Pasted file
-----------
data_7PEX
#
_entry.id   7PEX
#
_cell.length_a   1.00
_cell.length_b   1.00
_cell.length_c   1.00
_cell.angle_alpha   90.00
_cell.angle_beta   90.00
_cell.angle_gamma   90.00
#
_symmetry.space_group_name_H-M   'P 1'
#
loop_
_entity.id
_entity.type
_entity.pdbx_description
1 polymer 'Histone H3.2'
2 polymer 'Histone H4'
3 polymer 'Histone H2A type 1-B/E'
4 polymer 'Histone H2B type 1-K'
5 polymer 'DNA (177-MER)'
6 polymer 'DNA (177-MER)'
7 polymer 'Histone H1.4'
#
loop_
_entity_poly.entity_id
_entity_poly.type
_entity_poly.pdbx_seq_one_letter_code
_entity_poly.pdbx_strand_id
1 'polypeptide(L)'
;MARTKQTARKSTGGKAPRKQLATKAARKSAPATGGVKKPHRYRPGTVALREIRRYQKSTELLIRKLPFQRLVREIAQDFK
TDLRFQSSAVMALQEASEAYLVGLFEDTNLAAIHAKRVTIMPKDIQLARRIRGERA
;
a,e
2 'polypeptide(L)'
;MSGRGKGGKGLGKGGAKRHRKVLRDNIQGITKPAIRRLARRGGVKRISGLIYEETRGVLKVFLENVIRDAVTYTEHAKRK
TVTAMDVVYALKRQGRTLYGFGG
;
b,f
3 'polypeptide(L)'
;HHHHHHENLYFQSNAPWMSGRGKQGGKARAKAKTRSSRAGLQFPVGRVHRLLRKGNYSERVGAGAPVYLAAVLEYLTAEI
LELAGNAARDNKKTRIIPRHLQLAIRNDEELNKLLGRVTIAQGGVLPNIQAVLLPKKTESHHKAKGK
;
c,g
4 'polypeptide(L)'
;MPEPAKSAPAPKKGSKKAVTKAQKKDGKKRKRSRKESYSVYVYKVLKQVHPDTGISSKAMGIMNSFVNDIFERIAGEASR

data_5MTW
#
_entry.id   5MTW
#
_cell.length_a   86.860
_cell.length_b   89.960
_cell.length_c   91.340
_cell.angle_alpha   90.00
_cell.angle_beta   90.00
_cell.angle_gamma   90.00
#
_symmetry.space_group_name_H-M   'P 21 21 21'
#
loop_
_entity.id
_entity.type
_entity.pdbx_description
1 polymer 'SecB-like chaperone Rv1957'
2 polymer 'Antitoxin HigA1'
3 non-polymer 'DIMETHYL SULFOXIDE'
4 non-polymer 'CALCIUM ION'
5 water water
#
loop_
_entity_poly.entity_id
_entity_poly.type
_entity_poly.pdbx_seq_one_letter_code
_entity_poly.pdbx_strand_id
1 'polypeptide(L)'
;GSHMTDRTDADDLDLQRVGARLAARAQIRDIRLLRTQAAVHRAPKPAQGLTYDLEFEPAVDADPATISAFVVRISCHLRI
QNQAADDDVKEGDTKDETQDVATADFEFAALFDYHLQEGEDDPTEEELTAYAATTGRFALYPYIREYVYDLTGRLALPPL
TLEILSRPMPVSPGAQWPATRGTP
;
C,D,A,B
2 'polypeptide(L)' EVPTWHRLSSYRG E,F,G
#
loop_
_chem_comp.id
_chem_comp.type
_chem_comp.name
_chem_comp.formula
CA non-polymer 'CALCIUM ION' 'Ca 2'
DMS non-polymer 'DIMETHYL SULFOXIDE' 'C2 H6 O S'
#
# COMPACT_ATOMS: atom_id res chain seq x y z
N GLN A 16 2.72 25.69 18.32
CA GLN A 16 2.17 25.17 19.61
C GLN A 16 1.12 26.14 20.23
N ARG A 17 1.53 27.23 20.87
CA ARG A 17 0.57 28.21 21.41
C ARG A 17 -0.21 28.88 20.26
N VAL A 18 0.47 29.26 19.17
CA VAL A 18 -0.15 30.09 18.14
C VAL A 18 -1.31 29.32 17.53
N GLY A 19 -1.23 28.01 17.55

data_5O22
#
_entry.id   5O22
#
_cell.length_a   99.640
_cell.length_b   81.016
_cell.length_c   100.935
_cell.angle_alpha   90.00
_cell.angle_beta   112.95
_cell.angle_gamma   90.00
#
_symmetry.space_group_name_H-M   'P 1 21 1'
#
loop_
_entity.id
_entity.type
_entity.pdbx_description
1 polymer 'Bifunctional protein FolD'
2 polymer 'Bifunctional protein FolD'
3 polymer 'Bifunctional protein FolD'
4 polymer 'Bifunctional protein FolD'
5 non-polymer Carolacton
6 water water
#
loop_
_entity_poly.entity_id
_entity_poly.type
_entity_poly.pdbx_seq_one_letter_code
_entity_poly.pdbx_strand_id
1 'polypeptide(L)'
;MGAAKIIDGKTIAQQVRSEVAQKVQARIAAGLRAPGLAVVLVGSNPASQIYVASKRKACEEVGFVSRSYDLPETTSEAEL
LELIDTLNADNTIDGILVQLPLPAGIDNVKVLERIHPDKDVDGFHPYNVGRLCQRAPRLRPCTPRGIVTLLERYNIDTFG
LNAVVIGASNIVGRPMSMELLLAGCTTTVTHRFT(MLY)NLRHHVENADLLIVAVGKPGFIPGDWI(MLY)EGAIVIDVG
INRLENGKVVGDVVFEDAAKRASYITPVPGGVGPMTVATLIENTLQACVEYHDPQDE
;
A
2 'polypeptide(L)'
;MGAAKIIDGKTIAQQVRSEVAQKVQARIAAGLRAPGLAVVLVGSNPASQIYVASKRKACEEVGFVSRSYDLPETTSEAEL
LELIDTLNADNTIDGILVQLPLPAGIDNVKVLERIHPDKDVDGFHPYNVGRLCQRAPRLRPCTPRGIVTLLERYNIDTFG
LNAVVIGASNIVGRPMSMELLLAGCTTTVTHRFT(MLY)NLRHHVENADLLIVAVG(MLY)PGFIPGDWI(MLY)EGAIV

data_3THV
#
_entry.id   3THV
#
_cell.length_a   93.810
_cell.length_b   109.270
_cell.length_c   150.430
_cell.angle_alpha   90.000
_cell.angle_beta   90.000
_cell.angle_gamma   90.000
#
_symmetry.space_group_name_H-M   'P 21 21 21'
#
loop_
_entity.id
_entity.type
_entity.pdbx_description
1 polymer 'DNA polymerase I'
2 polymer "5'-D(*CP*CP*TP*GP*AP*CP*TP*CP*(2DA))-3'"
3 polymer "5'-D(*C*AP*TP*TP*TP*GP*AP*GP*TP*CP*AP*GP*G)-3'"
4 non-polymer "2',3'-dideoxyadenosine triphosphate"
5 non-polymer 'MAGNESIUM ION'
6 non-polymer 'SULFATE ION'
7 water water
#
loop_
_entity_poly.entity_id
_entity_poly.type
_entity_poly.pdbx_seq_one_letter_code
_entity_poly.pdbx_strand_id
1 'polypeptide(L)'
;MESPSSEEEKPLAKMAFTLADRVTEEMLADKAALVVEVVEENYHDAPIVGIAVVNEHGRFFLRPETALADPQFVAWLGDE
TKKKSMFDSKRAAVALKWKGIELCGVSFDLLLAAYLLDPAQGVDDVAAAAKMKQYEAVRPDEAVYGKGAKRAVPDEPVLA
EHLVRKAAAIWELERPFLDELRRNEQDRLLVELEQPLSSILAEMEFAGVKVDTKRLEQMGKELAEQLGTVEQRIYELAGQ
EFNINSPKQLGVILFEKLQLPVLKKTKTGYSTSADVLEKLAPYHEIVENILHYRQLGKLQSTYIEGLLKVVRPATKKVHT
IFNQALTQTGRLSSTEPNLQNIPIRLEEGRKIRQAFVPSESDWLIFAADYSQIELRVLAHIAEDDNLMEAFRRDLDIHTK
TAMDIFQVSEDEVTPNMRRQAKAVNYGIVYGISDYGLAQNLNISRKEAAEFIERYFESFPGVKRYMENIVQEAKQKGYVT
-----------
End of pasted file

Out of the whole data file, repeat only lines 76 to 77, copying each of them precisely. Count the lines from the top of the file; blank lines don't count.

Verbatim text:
1 'polypeptide(L)'
;GSHMTDRTDADDLDLQRVGARLAARAQIRDIRLLRTQAAVHRAPKPAQGLTYDLEFEPAVDADPATISAFVVRISCHLRI